Canucks: How good can Thatcher Demko be?

VANCOUVER, BC - JANUARY 27: Vancouver Canucks Goalie Thatcher Demko (35) makes a save against the St. Louis Blues during their NHL game at Rogers Arena on January 27, 2020 in Vancouver, British Columbia, Canada. (Photo by Devin Manky/Icon Sportswire via Getty Images)
VANCOUVER, BC - JANUARY 27: Vancouver Canucks Goalie Thatcher Demko (35) makes a save against the St. Louis Blues during their NHL game at Rogers Arena on January 27, 2020 in Vancouver, British Columbia, Canada. (Photo by Devin Manky/Icon Sportswire via Getty Images) /

Thatcher Demko has long been hailed as the goalie of the future for the Vancouver Canucks, but how good can he really become?

Thatcher Demko has been viewed as the future of Vancouver Canucks goaltending ever since he was picked in the second round of the 2014 NHL Entry Draft. After spending three more seasons in college and another three in the minors, Demko became the full-time backup to Jacob Markstrom this year, often showing glimpses of his untapped potential. Still only 24 years of age, the young netminder certainly has a bright future ahead of him, but how good can he ultimately become?

In order to find some comparables to Demko, I looked at the careers of every starter and backup goaltender for all 31 teams. To narrow down my search, I picked netminders who broke into the league at the age of 23 and/or 24 and were used in a backup position (between 20-35 games played). Out of more than 60 goalies, only seven fit these criteria:

Looking at the various names on the list proves why goalies are often viewed as being “voodoo.” Netminders like Frederik Andersen and Darcy Kuemper are bonafide top ten goaltenders in the league; the latter was even in the Vezina Trophy conversation this season before sustaining an injury. Meanwhile, others such as Brian Elliott and Antti Raanta have spent the majority of their careers as backups.

So where does this leave Demko? Well, I think it’s unlikely he ever reaches the heights of Andersen or Kuemper because they both posted better numbers than Demko did during their rookie seasons. Moreover, they also owned save percentages that were much higher than the Canucks backup in the American Hockey League.

I personally believe that Demko has the potential to become a solid number one goalie in the league, but the one caveat is whether or not he can stay healthy. The 24-year-old has suffered through multiple injuries during this year and the previous one, which calls into question his durability. He’s also never played more than 46 games in a season before while most starting netminders are expected to suit up for around 55 matches each year. I don’t think it’s fair to call Demko injury-prone, but it’s undoubtedly something that should be monitored given his recent time spent on the sidelines.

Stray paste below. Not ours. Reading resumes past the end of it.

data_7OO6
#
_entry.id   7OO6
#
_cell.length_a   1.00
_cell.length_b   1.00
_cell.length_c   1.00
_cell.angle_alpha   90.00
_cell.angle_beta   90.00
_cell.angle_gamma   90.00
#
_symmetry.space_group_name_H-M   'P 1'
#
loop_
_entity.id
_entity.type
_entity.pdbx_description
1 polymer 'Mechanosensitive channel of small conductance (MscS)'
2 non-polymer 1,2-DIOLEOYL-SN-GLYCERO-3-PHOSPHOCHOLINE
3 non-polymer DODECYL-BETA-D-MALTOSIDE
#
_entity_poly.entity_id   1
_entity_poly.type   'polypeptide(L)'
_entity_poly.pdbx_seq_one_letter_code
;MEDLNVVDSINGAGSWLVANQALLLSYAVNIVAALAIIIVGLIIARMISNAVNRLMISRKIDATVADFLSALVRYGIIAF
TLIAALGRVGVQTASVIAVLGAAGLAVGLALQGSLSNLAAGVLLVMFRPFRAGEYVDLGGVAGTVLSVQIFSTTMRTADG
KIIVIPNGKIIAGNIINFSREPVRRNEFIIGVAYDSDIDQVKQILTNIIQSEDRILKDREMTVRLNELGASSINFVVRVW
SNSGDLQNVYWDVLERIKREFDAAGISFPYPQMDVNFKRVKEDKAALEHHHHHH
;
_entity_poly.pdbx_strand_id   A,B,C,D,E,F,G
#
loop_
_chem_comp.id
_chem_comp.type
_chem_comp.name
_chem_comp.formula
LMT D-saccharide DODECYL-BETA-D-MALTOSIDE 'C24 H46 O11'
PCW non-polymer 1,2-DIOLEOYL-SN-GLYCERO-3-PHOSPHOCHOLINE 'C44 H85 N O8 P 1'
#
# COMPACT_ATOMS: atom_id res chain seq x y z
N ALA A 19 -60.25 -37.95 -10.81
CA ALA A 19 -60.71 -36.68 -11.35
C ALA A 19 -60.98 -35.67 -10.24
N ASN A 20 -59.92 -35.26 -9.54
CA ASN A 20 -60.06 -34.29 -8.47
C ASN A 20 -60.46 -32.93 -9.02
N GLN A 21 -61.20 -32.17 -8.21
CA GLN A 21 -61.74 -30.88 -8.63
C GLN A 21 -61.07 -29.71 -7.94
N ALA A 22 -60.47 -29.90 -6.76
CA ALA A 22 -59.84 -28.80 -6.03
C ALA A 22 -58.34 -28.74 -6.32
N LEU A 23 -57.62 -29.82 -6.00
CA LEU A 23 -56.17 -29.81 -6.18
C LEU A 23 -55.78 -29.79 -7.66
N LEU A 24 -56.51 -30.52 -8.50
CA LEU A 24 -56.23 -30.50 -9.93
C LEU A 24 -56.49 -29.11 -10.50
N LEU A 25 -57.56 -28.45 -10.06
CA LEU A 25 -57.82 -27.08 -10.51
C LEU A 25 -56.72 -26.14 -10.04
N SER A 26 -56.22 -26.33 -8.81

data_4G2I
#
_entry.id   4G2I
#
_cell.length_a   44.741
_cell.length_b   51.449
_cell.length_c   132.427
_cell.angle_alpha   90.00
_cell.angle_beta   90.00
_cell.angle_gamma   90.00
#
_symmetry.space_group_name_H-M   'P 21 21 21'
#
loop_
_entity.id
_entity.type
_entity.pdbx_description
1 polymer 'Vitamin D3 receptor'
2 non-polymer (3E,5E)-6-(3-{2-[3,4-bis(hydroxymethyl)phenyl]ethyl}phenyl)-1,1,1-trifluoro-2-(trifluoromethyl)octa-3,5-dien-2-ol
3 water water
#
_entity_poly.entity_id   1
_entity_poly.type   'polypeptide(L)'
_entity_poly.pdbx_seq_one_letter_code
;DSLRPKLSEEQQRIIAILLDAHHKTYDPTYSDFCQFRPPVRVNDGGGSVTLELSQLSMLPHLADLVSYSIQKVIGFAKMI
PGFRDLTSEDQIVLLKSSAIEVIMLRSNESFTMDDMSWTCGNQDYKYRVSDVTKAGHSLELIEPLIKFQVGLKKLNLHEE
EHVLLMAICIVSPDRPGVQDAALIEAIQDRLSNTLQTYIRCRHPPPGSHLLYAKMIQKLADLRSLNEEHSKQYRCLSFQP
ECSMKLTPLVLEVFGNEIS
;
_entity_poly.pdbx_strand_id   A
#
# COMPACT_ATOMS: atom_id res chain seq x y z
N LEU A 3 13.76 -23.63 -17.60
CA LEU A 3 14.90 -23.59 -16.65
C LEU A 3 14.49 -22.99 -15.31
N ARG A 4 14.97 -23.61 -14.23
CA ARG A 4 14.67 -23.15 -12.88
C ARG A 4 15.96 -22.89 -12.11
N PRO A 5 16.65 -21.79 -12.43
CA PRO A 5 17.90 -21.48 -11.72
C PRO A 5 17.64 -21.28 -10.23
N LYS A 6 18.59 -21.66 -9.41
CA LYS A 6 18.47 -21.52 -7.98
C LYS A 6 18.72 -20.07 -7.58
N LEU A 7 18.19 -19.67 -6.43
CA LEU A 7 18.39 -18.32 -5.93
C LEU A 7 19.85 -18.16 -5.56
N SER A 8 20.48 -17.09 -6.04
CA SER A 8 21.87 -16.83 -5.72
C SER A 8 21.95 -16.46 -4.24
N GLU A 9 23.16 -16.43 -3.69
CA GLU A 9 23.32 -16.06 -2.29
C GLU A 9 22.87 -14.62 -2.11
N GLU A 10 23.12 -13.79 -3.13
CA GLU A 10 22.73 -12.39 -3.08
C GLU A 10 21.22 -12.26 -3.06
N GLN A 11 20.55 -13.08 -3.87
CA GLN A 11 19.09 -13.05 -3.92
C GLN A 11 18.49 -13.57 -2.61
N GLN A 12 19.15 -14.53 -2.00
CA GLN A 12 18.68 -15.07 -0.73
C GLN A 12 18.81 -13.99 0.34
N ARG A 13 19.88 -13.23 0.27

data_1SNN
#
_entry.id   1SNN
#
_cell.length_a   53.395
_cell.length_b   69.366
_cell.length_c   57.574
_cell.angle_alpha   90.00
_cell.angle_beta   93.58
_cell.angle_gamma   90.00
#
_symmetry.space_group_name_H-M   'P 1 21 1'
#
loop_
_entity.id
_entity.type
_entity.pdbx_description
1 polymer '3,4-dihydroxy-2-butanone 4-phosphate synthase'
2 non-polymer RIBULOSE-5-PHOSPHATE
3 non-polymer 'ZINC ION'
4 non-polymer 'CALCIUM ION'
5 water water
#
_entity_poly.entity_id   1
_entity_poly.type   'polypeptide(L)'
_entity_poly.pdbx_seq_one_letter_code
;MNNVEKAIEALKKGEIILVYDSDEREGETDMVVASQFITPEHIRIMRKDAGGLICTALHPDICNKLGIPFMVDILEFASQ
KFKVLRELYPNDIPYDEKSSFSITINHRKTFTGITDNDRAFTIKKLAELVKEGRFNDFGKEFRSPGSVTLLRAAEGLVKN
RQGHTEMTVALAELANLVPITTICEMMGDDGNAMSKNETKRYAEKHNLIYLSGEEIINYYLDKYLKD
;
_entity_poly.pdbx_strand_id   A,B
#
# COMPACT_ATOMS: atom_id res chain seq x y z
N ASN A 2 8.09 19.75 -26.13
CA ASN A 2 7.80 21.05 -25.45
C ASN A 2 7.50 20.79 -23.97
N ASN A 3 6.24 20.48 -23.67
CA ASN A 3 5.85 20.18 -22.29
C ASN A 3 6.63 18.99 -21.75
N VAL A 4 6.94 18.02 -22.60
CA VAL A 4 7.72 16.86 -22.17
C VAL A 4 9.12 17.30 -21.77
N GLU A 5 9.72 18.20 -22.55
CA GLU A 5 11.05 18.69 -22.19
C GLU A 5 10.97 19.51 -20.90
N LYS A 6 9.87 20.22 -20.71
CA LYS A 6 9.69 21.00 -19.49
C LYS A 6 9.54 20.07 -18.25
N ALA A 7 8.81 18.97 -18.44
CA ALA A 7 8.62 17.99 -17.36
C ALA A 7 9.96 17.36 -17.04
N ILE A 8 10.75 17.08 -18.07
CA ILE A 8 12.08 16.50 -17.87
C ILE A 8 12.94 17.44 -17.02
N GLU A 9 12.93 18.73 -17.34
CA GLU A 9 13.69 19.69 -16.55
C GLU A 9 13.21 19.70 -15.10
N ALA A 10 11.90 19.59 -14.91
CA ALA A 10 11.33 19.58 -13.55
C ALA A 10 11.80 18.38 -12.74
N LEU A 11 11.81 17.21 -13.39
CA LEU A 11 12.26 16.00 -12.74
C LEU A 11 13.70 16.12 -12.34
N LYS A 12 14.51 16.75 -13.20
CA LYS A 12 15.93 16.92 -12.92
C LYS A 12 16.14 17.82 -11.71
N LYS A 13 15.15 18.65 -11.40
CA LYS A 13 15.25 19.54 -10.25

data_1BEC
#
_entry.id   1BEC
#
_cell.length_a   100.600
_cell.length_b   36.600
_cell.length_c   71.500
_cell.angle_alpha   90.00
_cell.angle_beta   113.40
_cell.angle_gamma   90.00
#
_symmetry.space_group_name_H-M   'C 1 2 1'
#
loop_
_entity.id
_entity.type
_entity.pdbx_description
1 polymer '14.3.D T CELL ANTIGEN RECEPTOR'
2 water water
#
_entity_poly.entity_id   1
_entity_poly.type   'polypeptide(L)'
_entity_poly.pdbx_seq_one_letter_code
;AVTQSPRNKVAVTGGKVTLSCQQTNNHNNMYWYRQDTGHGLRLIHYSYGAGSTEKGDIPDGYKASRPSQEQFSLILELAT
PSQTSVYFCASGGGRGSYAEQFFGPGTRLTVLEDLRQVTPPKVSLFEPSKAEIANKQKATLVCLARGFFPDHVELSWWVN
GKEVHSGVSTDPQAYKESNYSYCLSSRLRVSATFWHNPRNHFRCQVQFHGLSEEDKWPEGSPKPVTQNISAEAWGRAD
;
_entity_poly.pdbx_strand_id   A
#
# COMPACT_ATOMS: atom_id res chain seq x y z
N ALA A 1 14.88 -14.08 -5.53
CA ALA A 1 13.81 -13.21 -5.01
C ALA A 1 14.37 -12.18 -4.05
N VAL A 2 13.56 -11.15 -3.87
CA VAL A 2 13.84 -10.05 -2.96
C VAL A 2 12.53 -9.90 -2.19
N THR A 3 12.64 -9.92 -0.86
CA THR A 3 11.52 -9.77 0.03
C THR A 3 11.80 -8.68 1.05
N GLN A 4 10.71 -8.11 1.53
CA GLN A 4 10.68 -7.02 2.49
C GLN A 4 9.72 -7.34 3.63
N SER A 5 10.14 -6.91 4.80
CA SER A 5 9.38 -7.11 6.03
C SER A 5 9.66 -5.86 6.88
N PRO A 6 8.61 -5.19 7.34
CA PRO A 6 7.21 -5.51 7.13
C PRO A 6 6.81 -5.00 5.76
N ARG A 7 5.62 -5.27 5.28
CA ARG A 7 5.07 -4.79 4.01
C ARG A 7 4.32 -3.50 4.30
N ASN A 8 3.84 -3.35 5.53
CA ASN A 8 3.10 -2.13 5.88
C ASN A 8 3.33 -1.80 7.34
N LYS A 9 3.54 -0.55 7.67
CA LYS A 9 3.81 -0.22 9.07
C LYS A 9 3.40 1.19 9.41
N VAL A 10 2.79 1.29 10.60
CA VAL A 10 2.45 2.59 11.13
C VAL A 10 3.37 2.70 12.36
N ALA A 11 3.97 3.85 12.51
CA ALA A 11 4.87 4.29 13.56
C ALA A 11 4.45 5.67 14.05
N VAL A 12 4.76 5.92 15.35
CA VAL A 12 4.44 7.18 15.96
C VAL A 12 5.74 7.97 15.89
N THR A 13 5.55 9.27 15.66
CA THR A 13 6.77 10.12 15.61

If the rookie isn’t capable of shouldering the workload expected for starting goalies, he might be better off as a 1b, which is similar to the roles that Raanta and Jaroslav Halak are currently filling for their respective teams. This would still be a good result for a netminder who was picked in the second round since goalies are notoriously hard to project. However, it might come as a bit of a disappointment for Canucks fans who expected him to develop into a bonafide number one goaltender in the league.

On the other hand, if Demko shows that his recent injury history is an anomaly, there shouldn’t be anything stopping him from becoming a legitimate starting goalie for an NHL team. He could carve out a career similar to Devan Dubnyk’s, who’s been a very serviceable netminder for the Minnesota Wild for the past few seasons. However, I don’t see Demko ever getting Vezina buzz as Dubnyk did a few seasons ago since the latter was able to post stronger numbers during his rookie season while playing on the worst team in the league at the time.

Unfortunately for Demko, the rise of Markstrom has made his path to becoming the starting goalie for the Canucks a lot more complicated. Many fans have wondered if a trade is imminent, so it would be interesting to see what the rookie could fetch Vancouver in a potential deal. The best comparable to a Demko trade would be Philipp Grubauer when he was moved to the Colorado Avalanche during the 2018 offseason, as he was also a backup at the time who posted better numbers than Demko but did it on a much better team. The German netminder was dealt along with Brooks Orpik for a second-round pick, but the defenseman had negative value since he was a cap dump. If Demko were to be traded alone, he could probably fetch something similar to a second and a fourth-round pick in return.

Given Vancouver’s cap situation, however, the team should consider packaging him along with a player who has a bloated contract similar to what the Capitals did with Grubauer. This would allow the Canucks to re-sign some of their free agents and also give Demko an opportunity to earn a starting job elsewhere, which would benefit both parties.

Ultimately, the type of goaltender that Demko becomes will depend on his health. If the rookie isn’t capable of shouldering a heavy workload, he might be better off as a 1b instead of a full-fledged number one goalie. On the bright side, a relatively injury-free career can allow Demko to become the legitimate starting netminder that Canucks fans have expected him to be.

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A potential trade could allow Vancouver to alleviate some cap problems while also giving the 24-year-old an opportunity to thrive in an expanded role, which might be in the best interest of both sides. No matter what happens, there should be no doubt that Demko will enjoy a long and fruitful career as a solid NHL goalie.